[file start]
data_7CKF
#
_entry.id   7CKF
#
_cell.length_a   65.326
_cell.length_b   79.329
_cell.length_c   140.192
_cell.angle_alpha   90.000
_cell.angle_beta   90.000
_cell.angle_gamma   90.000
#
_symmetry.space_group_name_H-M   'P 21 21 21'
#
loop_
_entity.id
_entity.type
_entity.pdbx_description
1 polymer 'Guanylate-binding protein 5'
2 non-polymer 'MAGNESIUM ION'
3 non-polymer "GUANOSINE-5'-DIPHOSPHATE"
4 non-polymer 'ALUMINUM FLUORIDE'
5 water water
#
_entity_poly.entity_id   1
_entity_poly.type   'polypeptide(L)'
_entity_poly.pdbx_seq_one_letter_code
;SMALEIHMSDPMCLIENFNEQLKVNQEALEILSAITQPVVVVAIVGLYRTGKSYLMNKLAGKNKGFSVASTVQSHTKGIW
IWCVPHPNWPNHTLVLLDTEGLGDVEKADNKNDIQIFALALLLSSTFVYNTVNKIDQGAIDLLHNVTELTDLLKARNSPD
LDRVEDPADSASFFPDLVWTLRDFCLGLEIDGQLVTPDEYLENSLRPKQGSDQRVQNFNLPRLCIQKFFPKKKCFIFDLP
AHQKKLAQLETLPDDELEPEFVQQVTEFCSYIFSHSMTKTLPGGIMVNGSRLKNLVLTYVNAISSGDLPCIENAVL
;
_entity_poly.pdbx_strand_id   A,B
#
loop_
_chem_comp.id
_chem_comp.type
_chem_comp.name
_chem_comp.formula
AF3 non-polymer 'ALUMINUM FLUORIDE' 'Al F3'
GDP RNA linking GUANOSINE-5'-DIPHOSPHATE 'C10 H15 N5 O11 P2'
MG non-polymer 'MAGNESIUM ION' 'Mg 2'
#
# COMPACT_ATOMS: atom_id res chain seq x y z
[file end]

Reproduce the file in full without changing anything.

data_7CKF
#
_entry.id   7CKF
#
_cell.length_a   65.326
_cell.length_b   79.329
_cell.length_c   140.192
_cell.angle_alpha   90.000
_cell.angle_beta   90.000
_cell.angle_gamma   90.000
#
_symmetry.space_group_name_H-M   'P 21 21 21'
#
loop_
_entity.id
_entity.type
_entity.pdbx_description
1 polymer 'Guanylate-binding protein 5'
2 non-polymer 'MAGNESIUM ION'
3 non-polymer "GUANOSINE-5'-DIPHOSPHATE"
4 non-polymer 'ALUMINUM FLUORIDE'
5 water water
#
_entity_poly.entity_id   1
_entity_poly.type   'polypeptide(L)'
_entity_poly.pdbx_seq_one_letter_code
;SMALEIHMSDPMCLIENFNEQLKVNQEALEILSAITQPVVVVAIVGLYRTGKSYLMNKLAGKNKGFSVASTVQSHTKGIW
IWCVPHPNWPNHTLVLLDTEGLGDVEKADNKNDIQIFALALLLSSTFVYNTVNKIDQGAIDLLHNVTELTDLLKARNSPD
LDRVEDPADSASFFPDLVWTLRDFCLGLEIDGQLVTPDEYLENSLRPKQGSDQRVQNFNLPRLCIQKFFPKKKCFIFDLP
AHQKKLAQLETLPDDELEPEFVQQVTEFCSYIFSHSMTKTLPGGIMVNGSRLKNLVLTYVNAISSGDLPCIENAVL
;
_entity_poly.pdbx_strand_id   A,B
#
loop_
_chem_comp.id
_chem_comp.type
_chem_comp.name
_chem_comp.formula
AF3 non-polymer 'ALUMINUM FLUORIDE' 'Al F3'
GDP RNA linking GUANOSINE-5'-DIPHOSPHATE 'C10 H15 N5 O11 P2'
MG non-polymer 'MAGNESIUM ION' 'Mg 2'
#
# COMPACT_ATOMS: atom_id res chain seq x y z